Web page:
Gannon to explore campus in India

The most famous Hollywood copy is found in India, and now Gannon University hopes to duplicate in the land of Bollywood.

Melanie Hatch, Ph.D., dean of the College of Engineering and Business, who has been instrumental in this process – because she heads a department with majors likely to be considered for the campus – said the board of trustees approved a team to conduct a feasibility study about a possible Indian branch of Gannon. For the next several months – until the board meeting in May – this team will survey high school and college students, parents and faculty in India, and American and international students who currently attend Gannon.

Hatch said she believes the branch is being looked into partly because Gannon – under the direction of President Keith Taylor, Ph.D., – is looking to be more globalized.

Globalizing means connecting students with beliefs, customs and practices of people in nations around the world, according to Hatch. Some of the means being used to implement globalization are increasing the diversity of students and faculty at Gannon, adding more international components to the curriculum and increasing opportunities for study abroad.

The purpose of the research team is to find out if people would even be interested in going to the proposed school, how far they would be willing to travel to go, what kind of programs they’d like to see there and what they’d want their experience attending the branch campus to be like.

“We want to get the thoughts of our students, especially our students who are already here,” she said.

Hatch said the process is still in its early planning stages, so she isn’t sure how the project will take shape.

But it’s definite that the research will be devoted to building the school in India.

She said India is being looked at because it’s a democracy, making it politically and economically viable for a U.S. institution.

India also has a growing population, which means it has a growing need for higher education, she said.  Gannon also has a vested interest, because most of the university’s international students are from India.

Eight Indian cities are being looked at for the branch.

These cities were selected because they are politically and economically viable, and Gannon is familiar with companies doing business in these locations.

The proposed school might be used for both Indian and American students.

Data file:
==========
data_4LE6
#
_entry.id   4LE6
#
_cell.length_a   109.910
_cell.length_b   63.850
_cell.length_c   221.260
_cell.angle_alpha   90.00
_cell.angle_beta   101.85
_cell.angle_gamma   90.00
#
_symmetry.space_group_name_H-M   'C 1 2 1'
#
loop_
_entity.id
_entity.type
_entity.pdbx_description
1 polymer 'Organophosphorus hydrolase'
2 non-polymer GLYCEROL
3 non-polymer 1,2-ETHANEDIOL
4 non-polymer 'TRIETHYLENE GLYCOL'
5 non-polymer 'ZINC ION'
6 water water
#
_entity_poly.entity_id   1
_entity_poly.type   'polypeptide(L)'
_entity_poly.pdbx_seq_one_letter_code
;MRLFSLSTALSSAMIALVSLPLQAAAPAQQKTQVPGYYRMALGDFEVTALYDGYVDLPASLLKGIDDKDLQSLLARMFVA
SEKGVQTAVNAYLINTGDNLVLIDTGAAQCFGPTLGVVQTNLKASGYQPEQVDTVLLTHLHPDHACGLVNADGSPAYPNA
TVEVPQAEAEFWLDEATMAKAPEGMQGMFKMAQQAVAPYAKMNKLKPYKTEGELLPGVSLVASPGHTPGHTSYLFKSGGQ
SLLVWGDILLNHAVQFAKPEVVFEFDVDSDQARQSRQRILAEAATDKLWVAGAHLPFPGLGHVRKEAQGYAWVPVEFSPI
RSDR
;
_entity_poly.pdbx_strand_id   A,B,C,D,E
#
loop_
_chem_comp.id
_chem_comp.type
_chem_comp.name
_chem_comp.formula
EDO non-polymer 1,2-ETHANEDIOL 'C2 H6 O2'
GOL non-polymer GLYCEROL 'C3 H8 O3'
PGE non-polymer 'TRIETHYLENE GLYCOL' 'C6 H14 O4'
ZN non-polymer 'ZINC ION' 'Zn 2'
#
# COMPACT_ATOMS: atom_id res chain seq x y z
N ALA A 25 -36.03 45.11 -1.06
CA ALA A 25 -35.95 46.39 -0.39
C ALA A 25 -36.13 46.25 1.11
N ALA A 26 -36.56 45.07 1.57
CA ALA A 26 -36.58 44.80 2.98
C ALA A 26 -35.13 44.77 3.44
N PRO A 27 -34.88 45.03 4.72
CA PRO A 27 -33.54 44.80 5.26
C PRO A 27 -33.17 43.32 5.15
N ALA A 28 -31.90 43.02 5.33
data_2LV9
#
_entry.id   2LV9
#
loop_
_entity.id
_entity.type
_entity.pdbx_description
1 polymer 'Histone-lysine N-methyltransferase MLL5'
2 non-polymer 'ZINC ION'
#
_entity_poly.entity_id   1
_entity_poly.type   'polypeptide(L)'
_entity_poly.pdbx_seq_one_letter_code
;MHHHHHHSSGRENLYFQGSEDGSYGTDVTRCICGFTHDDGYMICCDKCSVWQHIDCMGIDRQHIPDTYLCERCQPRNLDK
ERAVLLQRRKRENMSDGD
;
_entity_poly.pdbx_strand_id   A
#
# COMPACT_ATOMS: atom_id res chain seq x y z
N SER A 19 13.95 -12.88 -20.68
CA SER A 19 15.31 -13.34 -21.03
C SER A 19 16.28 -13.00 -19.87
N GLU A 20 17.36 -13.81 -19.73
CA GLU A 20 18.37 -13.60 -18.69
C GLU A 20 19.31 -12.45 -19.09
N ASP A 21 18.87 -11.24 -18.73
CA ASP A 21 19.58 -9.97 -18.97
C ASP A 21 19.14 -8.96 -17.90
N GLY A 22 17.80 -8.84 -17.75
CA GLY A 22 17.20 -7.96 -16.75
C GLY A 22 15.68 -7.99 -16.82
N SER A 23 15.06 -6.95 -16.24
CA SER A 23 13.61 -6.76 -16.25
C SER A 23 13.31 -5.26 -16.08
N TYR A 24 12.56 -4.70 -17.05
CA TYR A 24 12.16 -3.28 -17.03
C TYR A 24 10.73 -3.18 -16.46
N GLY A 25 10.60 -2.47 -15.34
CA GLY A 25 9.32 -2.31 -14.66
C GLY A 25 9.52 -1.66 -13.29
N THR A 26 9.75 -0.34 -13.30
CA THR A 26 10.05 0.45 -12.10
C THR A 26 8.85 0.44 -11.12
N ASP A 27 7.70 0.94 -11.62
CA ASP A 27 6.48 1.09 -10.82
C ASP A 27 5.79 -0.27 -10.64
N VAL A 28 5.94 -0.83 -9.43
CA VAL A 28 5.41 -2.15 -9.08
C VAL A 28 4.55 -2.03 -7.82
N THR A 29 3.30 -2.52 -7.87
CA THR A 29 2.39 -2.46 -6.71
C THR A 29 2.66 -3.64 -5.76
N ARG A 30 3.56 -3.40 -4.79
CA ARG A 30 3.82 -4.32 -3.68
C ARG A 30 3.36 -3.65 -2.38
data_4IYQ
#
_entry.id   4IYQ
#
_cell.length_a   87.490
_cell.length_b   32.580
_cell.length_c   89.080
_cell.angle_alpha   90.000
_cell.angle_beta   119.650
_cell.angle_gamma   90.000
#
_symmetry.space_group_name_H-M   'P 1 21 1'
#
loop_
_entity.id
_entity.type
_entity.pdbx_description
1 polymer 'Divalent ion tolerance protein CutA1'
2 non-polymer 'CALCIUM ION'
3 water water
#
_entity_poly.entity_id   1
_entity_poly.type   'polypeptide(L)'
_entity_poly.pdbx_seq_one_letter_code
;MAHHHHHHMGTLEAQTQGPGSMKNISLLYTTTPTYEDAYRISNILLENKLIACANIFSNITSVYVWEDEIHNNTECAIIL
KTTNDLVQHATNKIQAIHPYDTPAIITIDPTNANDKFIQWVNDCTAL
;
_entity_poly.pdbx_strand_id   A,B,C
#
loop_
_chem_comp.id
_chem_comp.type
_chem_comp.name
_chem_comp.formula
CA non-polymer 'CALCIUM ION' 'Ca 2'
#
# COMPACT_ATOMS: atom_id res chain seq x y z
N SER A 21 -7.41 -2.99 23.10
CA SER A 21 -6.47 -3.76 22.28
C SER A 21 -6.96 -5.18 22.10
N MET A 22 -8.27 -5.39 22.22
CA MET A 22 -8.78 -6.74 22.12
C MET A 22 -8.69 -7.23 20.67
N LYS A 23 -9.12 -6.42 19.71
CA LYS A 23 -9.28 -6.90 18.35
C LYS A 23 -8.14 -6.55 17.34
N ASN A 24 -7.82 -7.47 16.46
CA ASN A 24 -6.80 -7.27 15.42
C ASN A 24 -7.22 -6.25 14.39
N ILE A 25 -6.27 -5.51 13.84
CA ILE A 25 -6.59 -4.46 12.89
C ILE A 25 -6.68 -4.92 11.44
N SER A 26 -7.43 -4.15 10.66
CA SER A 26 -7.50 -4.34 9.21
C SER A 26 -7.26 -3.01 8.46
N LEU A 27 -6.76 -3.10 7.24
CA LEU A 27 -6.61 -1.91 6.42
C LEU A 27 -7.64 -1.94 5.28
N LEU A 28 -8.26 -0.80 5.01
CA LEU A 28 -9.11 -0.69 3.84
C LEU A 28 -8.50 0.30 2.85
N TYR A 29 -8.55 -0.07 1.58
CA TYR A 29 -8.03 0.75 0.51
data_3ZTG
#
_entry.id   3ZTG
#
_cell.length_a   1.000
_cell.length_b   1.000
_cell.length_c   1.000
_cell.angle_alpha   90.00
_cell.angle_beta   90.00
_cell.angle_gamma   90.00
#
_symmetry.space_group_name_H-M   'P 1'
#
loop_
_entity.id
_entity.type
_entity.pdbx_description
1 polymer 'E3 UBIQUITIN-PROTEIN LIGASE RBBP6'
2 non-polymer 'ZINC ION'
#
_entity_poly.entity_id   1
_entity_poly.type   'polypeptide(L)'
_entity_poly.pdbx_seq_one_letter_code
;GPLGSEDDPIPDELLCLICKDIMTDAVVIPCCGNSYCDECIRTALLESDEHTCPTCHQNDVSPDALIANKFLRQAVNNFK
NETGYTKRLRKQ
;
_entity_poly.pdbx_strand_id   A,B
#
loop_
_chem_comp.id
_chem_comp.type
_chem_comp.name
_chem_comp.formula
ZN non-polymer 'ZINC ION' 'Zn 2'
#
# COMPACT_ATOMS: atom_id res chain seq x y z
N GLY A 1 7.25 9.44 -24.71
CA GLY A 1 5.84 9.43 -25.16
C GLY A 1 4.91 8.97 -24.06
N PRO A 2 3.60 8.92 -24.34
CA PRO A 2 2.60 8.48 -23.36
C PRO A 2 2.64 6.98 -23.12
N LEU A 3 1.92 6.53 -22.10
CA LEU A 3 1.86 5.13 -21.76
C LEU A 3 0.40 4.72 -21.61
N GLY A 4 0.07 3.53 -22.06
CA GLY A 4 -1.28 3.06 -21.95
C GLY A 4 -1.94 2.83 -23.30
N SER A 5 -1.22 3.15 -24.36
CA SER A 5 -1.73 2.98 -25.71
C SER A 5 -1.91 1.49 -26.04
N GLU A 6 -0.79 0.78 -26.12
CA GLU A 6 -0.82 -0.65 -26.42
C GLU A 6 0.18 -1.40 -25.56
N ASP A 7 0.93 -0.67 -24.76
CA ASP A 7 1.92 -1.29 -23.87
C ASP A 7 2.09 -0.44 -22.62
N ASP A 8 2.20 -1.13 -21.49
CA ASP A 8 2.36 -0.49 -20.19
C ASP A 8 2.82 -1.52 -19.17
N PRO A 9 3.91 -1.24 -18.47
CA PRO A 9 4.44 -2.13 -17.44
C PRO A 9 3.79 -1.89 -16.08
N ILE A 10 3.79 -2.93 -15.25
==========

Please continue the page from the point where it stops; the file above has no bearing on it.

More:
Hatch said it might start out with just graduate programs, and phase in other programs if that launch is successful.

Engineering and business have also been discussed as flagship programs, because these are popular degrees in India, as it grows its economy and infrastructure.

Health professions are another need in India, and some programs used in the Morosky College of Health Professions might be implemented there.

“If we get a positive response, it might end up being a full campus with quite a number of programs that we offer here being offered there as well,” she said.

If the project is successful – and a full campus is built – American students might have the chance to study abroad at the campus or complete a summer internship there.

Many questions remain up in the air, but Hatch said she thinks the study will address these, although it might create some more.

The board isn’t expected to give a “yes” or “no” answer in May, but will take the information presented, study it and come back to the September board meeting with suggestions for the team.

Hatch suggests that students stay informed and get their opinions heard by participating in the studies conducted by the team.

“When we put out a call, we hope students will sign up and let us know what they think about it and how they might want to see this happen,” she said.

“Please come talk to us when we ask.”

Hatch presented the Student Government Association with a loose idea of the project at a meeting.

Landis Erwin, the SGA president, and a senior journalism communications major, said she likes the idea of the campus.

“It will expand Gannon’s international relations in the world,” she said.

She hopes SGA will be involved in the process of polling so the committee can get more feedback from the student body.

Sam DeCapua, a senior political science major, said while he thinks India is a good location, he is worried about how the university will pay for the school.

“I guarantee tuition will go up,” he said.

Since the project is still in a very early stage, the question of how it will be financed has not yet been addressed.

TESSY PAWLOWSKI

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